Resilience Through Social Networks
Climate change is accelerating and intensifying the sort of natural events that people have dealt with since humans first appeared on earth. And where people in the past may have coped with their local catastrophe unknown to anyone not in the immediate area or happening to pass through, today a community in the throes of a natural disaster has instant access to help in a range of forms from friends and colleagues around the world. From my vantage point in the adventure travel arena I’ve seen this play out numerous times in countries from every hemisphere. One nice example comes from Ecuador.
Ecuador's diversity, both human and ecological is a source of strength and weakness for people living here. During the oil boom (2006 - 2014 when GDP rose four percent each year), the public sector and international aid partners funded projects aimed at strengthening rural livelihoods through sustainable tourism. People living in and around the country's protected areas (nearly forty percent of the land in Ecuador is designated as a national park or protected area) were encouraged to learn about sustainable tourism as a means of generating income in harmony with the environment. Entrepreneurs emerged from the most unlikely villages as progressive local people honed their skills as nature guides, hoteliers, and tour operators basing their businesses on the dense natural opportunities.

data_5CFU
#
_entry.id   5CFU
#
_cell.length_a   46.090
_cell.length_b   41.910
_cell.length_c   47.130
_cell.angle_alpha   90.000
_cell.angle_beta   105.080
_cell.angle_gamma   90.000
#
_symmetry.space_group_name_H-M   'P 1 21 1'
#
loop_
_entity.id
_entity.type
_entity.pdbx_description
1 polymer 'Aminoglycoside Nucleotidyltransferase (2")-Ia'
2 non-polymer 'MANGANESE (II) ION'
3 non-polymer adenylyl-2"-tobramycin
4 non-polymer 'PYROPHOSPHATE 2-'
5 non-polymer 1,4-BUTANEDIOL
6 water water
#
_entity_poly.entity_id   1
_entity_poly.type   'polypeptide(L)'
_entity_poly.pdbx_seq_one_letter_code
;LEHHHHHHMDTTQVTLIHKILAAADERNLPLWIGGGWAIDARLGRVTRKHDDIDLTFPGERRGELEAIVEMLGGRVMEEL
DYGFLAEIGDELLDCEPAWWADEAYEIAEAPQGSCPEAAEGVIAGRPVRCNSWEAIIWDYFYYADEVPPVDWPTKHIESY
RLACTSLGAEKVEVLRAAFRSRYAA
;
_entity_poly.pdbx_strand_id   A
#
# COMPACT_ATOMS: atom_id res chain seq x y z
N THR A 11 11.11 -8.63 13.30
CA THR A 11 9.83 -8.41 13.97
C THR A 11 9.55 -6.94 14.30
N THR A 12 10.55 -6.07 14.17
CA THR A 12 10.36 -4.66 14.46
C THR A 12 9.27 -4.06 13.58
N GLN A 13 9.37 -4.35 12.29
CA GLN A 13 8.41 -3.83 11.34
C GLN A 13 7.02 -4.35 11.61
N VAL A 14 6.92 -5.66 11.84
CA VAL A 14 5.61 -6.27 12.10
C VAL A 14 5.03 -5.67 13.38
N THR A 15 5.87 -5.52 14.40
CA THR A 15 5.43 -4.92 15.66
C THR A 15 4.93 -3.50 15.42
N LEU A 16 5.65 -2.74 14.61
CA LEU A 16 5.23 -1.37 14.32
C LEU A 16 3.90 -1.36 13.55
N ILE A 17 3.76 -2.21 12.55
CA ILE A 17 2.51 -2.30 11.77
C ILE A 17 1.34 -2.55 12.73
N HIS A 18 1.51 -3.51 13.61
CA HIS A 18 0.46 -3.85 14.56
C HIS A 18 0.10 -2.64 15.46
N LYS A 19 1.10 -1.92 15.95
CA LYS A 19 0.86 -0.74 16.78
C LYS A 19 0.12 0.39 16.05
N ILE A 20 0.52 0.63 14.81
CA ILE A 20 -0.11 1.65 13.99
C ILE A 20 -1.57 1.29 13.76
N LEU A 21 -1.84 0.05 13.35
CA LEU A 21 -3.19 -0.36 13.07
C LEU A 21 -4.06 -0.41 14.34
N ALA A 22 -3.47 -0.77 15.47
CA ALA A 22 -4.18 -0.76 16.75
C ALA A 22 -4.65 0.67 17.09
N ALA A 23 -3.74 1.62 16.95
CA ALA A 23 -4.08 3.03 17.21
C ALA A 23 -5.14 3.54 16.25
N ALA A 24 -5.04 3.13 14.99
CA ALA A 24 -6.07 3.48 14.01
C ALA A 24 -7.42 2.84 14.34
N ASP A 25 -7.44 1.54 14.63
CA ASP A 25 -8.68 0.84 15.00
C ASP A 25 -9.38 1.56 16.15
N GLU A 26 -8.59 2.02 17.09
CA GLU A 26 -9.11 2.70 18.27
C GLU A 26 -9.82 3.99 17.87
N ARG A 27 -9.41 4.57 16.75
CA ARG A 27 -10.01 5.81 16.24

Periodically, however disaster would strike: a volcano, an earthquake, a mudslide, or all three - destroying homes, businesses, and perhaps most significantly, challenging the resolve of fledgling and established businesses alike. In these situations the entrepreneurs in Ecuador taught me about the value of social networks, and how crucial these relationships are to survival as the predictable patterns of life on Earth are dramatically changing. Relationships built over time between business partners now took on a new dimension. When disaster struck, such as when Cotopaxi erupted in August, 2015, business owners reached out to their friends and colleagues across the globe, mobilizing direct help and support. They used their networks to share up to date and hyper local information not reported by national and international news, and to target specific trade partners with trust and interest in visiting in the months after the volcano’s eruption, bringing business to an area where it was desperately needed.
It was remarkable to observe the quick shifts that were made, as relationships for years focused on business transformed into business-as-disaster-relief. As communities continue to learn how to adapt and thrive through climate change these kinds of trade – turned – aid relationships will become more frequent and common.